STATE OF THE ARTS
Tränenmeer, 2019
Raphaela Vogel
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Tränenmeer, 2019
Raphaela Vogel
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Tränenmeer, 2019
Raphaela Vogel
+++
Tränenmeer, 2019
Raphaela Vogel
+++
Tränenmeer, 2019
Raphaela Vogel
+++
Tränenmeer, 2019
Raphaela Vogel
+++
Tränenmeer, 2019
Raphaela Vogel
+++
Tränenmeer, 2019
Raphaela Vogel
+++
Tränenmeer, 2019
Raphaela Vogel
+++
Tränenmeer, 2019
Raphaela Vogel
+++
Tränenmeer, 2019
Raphaela Vogel
+++
Tränenmeer, 2019
Raphaela Vogel
+++
Tränenmeer, 2019
Raphaela Vogel
+++
Tränenmeer, 2019
Raphaela Vogel
+++
Tränenmeer, 2019
Raphaela Vogel
+++
Tränenmeer, 2019
Raphaela Vogel
+++
Tränenmeer, 2019
Raphaela Vogel
+++

Raphaela Vogel

Tränenmeer, 2019
Flatscreen, chromed steel tube, dog hair,
polyurethane elastomer, shower chair, speaker, amplifier,
Video: 19:21 Min.
Courtesy De Pont Museum, Tilburg

Puppenruhe, 2019
Aluminium trusses, chandelier, dolls
Courtesy the artist and BQ Berlin

Morgenstern, 2011‒2019
Acrylic on canvas, polyurethane elastomer
Courtesy Sammlung Anke and Frank Delenschke

Wizard, 2019
Surf sails
Courtesy he artist and BQ Berlin

Hijab Hund, 2019
Oil pencil, oil, varnish, leather glue on goat leather, polyester
Courtesy the artist and BQ Berlin

Website

*1988, Nuremberg, Germany
Lives in Berlin, Germany

© Raphaela Vogel Tränenmeer, 2019, Courtesy De Pont Museum, Tilburg

The dense, multi-layered dramatic composition is open for the audience to interpret for themselves in the context of the space.

Raphaela Vogel combines different, often contradictory media and art genres in a virtuoso manner. Her installations bring together objects and sculptures with videos in which she often appears herself, sings or plays the piano. Painting, collages and assemblages also form part of her work. However, her great strength lies in staging complex dramatic compositions in space in which narratives emerge between media stations with sculptural elements. Surrounded by these often exuberant installations, visitors find themselves in a dream world: all the elements seem to belong together although they do not form a logical or linear storyline.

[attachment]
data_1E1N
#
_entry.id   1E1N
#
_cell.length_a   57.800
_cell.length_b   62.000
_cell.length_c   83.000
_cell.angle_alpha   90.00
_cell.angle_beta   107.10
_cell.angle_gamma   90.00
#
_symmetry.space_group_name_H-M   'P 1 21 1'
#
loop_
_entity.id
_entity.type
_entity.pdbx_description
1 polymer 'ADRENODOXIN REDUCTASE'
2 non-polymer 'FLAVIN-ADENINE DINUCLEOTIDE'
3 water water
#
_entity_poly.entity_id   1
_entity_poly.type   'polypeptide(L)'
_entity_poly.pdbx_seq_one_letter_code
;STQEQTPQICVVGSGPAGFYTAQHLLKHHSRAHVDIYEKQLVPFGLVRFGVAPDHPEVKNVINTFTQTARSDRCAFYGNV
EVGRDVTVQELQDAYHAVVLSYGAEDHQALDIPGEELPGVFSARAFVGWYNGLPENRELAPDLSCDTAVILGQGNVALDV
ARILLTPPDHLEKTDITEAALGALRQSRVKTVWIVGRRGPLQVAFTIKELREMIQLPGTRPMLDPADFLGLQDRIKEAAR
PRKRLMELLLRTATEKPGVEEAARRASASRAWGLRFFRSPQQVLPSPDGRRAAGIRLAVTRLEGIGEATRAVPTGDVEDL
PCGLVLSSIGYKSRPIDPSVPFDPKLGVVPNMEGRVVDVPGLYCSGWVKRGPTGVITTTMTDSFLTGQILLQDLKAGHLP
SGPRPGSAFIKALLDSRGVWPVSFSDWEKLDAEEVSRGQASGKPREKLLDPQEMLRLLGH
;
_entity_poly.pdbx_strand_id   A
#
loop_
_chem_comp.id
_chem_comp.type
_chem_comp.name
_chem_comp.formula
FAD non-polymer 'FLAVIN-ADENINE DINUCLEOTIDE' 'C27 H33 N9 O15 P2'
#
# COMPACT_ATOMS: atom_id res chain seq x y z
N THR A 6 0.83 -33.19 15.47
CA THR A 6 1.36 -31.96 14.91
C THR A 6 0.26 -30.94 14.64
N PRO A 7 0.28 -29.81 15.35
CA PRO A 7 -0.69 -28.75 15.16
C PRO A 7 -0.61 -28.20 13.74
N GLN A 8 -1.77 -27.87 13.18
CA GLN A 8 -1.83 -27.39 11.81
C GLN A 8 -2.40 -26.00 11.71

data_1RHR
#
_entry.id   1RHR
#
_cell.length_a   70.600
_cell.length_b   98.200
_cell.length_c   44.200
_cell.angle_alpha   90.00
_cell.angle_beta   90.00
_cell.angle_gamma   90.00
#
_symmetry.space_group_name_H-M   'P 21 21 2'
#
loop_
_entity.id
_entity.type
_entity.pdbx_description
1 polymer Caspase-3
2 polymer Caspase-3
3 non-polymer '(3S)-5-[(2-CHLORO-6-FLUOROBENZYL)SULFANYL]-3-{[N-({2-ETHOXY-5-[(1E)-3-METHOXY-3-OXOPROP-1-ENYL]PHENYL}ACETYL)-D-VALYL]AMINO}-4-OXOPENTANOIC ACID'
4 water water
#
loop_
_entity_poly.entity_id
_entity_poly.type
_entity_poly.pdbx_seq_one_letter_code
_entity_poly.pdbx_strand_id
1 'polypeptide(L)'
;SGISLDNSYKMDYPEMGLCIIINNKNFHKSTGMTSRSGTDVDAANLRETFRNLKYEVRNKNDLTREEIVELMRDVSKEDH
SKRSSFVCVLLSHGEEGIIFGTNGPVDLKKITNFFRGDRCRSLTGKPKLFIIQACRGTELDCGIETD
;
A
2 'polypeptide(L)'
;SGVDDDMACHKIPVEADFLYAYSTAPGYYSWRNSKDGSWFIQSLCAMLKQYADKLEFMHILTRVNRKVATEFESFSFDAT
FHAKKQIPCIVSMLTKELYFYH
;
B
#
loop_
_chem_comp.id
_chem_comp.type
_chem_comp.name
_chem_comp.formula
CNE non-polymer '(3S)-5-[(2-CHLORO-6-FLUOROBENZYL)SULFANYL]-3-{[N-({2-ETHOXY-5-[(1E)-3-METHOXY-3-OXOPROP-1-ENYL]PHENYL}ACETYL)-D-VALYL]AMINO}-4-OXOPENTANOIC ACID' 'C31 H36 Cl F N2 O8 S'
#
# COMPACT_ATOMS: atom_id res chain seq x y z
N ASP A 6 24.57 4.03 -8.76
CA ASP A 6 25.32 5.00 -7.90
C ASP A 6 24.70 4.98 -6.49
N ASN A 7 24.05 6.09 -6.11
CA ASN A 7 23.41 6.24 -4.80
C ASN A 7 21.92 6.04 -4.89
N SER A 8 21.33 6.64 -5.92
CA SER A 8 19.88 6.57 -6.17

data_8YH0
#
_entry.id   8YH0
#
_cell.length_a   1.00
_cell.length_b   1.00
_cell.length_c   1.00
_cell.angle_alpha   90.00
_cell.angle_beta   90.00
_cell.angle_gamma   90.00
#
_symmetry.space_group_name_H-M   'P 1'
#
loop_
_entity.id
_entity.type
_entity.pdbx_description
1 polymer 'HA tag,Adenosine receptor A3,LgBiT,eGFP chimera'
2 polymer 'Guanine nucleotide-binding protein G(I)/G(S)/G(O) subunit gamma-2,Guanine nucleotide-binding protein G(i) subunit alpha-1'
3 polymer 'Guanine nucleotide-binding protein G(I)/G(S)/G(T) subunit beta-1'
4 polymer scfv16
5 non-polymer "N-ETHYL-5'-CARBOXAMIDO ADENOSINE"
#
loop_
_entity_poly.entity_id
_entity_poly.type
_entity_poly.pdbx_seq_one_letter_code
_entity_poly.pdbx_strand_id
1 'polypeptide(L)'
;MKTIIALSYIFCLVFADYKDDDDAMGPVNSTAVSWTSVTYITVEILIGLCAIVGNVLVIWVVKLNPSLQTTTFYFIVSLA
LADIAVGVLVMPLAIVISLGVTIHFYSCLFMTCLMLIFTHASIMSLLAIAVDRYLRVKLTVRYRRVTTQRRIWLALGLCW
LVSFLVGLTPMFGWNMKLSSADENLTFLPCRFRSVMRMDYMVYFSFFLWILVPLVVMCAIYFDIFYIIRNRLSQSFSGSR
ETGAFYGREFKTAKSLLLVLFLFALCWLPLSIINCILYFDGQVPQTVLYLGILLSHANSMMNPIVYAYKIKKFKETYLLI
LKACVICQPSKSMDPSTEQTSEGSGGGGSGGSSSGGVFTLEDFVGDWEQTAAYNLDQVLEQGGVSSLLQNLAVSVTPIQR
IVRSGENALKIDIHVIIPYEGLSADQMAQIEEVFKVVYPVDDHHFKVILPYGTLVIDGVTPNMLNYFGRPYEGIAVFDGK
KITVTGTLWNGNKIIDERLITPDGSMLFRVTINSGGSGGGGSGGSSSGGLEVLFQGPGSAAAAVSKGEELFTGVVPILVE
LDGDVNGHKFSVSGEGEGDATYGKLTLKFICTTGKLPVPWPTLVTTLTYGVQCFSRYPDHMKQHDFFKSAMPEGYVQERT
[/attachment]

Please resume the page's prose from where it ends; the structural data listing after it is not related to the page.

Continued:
The physical or visible presence of artists in their own works has played an important role in the visual arts since the 1960s. Female artists in particular have used performance art, videos and photography to liberate the female body from its role as a passive object in art. The contemporary generation of artists has long since accepted this understanding of their own role that conceives it within a pluralism of possibilities, and this can also be felt in Raphaela Vogel’s work.

Raphaela Vogel, Hijab Hund (Exhibition View), Courtesy die Künstlerin und BQ Berlin, Photo: Zöhre Kurc, 2020 © Kunst- und Ausstellungshalle der Bundesrepublik Deutschland GmbH

Raphaela Vogel, Puppenruhe (Exhibition View), Courtesy die Künstlerin und BQ Berlin, Photo: Zöhre Kurc, 2020 © Kunst- und Ausstellungshalle der Bundesrepublik Deutschland GmbH
Raphaela Vogel, Morgenstern (Exhibition View), Courtesy Sammlung Anke und Frank Delenschke, Photo: Zöhre Kurc, 2020 © Kunst- und Ausstellungshalle der Bundesrepublik Deutschland GmbH

In the video installation Tränenmeer, the artist appears in a bright pink dress. The viewer sees her, surrounded by raging waves and foaming surf, as she stands barefoot on a rock playing an accordion. The artist filmed herself using a drone with a 360-degree camera angle; as a result of this, the video seems to inescapably pull the viewer in. The image is overlaid with a haunting soundtrack formed of different layers: a baby’s cry, the sounds of a video being cut, the artist’s own piano improvisations, a clock ticking and the song Ich hab keine Angst (I Am Not Afraid) by the singer Milva. It also quotes the famous “fear of death scene” from Heinrich von Kleist’s play The Prince of Homburg.

© Raphaela Vogel Tränenmeer, 2019, video still, Courtesy De Pont Museum, Tilburg
© Raphaela Vogel Tränenmeer, 2019, video still, Courtesy De Pont Museum, Tilburg

Fear and exclusion dominate the images and sounds. Their multiple layers accentuate rather than diminish their intensity. The virtual, cinematic sphere becomes merged with the physical sphere of the arranged space and objects. As the first work in the presentation and its centrepiece, Tränenmeer sets the atmosphere and the context of the works to which Raphaela Vogel relates it. For the sculpture Puppenruhe, she has hung a bundle of dolls from the centre of a truss structure so that they form a cluster of small, lifeless bodies. When the dolls are linked to the sound of a baby crying and to the neighbouring sculpture of an enormous tarantula, a mentally complex assortment of incongruous elements is formed. The motif of the spider is notoriously feared and also always has female connotations. Raphaela Vogel relates her own identity to this with humour and irony by invoking the tarantula.

The dense, multi-layered dramatic composition is open for the audience to interpret for themselves in the context of the space. Its fullness, however, is not based on a horror vacui, but rather on a deliberate artistic intention. Settings that expand into the space create proximity between the visitor and the works. This closeness runs counter to the impulse to distance oneself. The space is occupied completely – physically, acoustically and mentally. A densely woven web of references unfurls like conceptual threads between the works and seems to draw the visitor in closer and closer.

Johanna Adam

Raphaela Vogel grew up in Nuremberg, where she studied at the Academy of Fine Arts, and later at the Städelschule in Frankfurt.

© Raphaela Vogel Wizard, 2019, Surf sails
Courtesy he artist and BQ Berlin


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